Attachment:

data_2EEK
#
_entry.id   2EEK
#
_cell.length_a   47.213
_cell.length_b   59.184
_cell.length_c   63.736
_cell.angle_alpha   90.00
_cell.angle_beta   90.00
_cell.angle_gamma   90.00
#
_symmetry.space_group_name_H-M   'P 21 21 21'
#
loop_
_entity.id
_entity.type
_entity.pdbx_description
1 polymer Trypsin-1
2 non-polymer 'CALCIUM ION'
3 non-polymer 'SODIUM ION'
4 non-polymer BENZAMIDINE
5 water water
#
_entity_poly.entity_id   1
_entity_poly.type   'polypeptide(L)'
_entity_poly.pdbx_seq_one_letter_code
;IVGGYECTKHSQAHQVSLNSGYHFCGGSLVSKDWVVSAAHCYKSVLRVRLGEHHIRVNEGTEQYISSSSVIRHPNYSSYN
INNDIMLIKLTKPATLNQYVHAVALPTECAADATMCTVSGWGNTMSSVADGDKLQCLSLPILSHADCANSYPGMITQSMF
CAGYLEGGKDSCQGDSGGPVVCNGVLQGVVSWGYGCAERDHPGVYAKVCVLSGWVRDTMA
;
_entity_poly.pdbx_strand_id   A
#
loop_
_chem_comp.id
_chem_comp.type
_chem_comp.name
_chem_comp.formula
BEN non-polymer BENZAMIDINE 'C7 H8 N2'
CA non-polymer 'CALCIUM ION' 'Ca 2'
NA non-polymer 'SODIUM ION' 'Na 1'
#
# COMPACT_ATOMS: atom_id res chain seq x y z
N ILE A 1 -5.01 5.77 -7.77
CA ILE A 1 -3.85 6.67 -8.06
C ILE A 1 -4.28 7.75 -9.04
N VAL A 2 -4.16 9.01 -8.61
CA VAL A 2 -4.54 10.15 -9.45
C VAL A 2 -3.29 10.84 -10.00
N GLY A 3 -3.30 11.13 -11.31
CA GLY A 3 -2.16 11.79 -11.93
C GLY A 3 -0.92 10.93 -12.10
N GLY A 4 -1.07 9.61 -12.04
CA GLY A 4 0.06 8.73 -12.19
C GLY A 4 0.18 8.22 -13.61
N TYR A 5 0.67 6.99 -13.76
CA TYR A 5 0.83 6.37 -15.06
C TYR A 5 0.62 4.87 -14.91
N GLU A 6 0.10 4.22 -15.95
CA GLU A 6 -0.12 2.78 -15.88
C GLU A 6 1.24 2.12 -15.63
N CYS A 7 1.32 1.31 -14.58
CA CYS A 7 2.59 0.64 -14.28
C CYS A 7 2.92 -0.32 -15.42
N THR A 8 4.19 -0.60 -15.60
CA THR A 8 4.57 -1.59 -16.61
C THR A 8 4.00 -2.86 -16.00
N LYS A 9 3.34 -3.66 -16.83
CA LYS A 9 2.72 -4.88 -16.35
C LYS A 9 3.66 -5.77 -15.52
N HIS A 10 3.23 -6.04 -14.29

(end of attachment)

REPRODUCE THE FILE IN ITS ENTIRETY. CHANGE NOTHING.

data_2EEK
#
_entry.id   2EEK
#
_cell.length_a   47.213
_cell.length_b   59.184
_cell.length_c   63.736
_cell.angle_alpha   90.00
_cell.angle_beta   90.00
_cell.angle_gamma   90.00
#
_symmetry.space_group_name_H-M   'P 21 21 21'
#
loop_
_entity.id
_entity.type
_entity.pdbx_description
1 polymer Trypsin-1
2 non-polymer 'CALCIUM ION'
3 non-polymer 'SODIUM ION'
4 non-polymer BENZAMIDINE
5 water water
#
_entity_poly.entity_id   1
_entity_poly.type   'polypeptide(L)'
_entity_poly.pdbx_seq_one_letter_code
;IVGGYECTKHSQAHQVSLNSGYHFCGGSLVSKDWVVSAAHCYKSVLRVRLGEHHIRVNEGTEQYISSSSVIRHPNYSSYN
INNDIMLIKLTKPATLNQYVHAVALPTECAADATMCTVSGWGNTMSSVADGDKLQCLSLPILSHADCANSYPGMITQSMF
CAGYLEGGKDSCQGDSGGPVVCNGVLQGVVSWGYGCAERDHPGVYAKVCVLSGWVRDTMA
;
_entity_poly.pdbx_strand_id   A
#
loop_
_chem_comp.id
_chem_comp.type
_chem_comp.name
_chem_comp.formula
BEN non-polymer BENZAMIDINE 'C7 H8 N2'
CA non-polymer 'CALCIUM ION' 'Ca 2'
NA non-polymer 'SODIUM ION' 'Na 1'
#
# COMPACT_ATOMS: atom_id res chain seq x y z
N ILE A 1 -5.01 5.77 -7.77
CA ILE A 1 -3.85 6.67 -8.06
C ILE A 1 -4.28 7.75 -9.04
N VAL A 2 -4.16 9.01 -8.61
CA VAL A 2 -4.54 10.15 -9.45
C VAL A 2 -3.29 10.84 -10.00
N GLY A 3 -3.30 11.13 -11.31
CA GLY A 3 -2.16 11.79 -11.93
C GLY A 3 -0.92 10.93 -12.10
N GLY A 4 -1.07 9.61 -12.04
CA GLY A 4 0.06 8.73 -12.19
C GLY A 4 0.18 8.22 -13.61
N TYR A 5 0.67 6.99 -13.76
CA TYR A 5 0.83 6.37 -15.06
C TYR A 5 0.62 4.87 -14.91
N GLU A 6 0.10 4.22 -15.95
CA GLU A 6 -0.12 2.78 -15.88
C GLU A 6 1.24 2.12 -15.63
N CYS A 7 1.32 1.31 -14.58
CA CYS A 7 2.59 0.64 -14.28
C CYS A 7 2.92 -0.32 -15.42
N THR A 8 4.19 -0.60 -15.60
CA THR A 8 4.57 -1.59 -16.61
C THR A 8 4.00 -2.86 -16.00
N LYS A 9 3.34 -3.66 -16.83
CA LYS A 9 2.72 -4.88 -16.35
C LYS A 9 3.66 -5.77 -15.52
N HIS A 10 3.23 -6.04 -14.29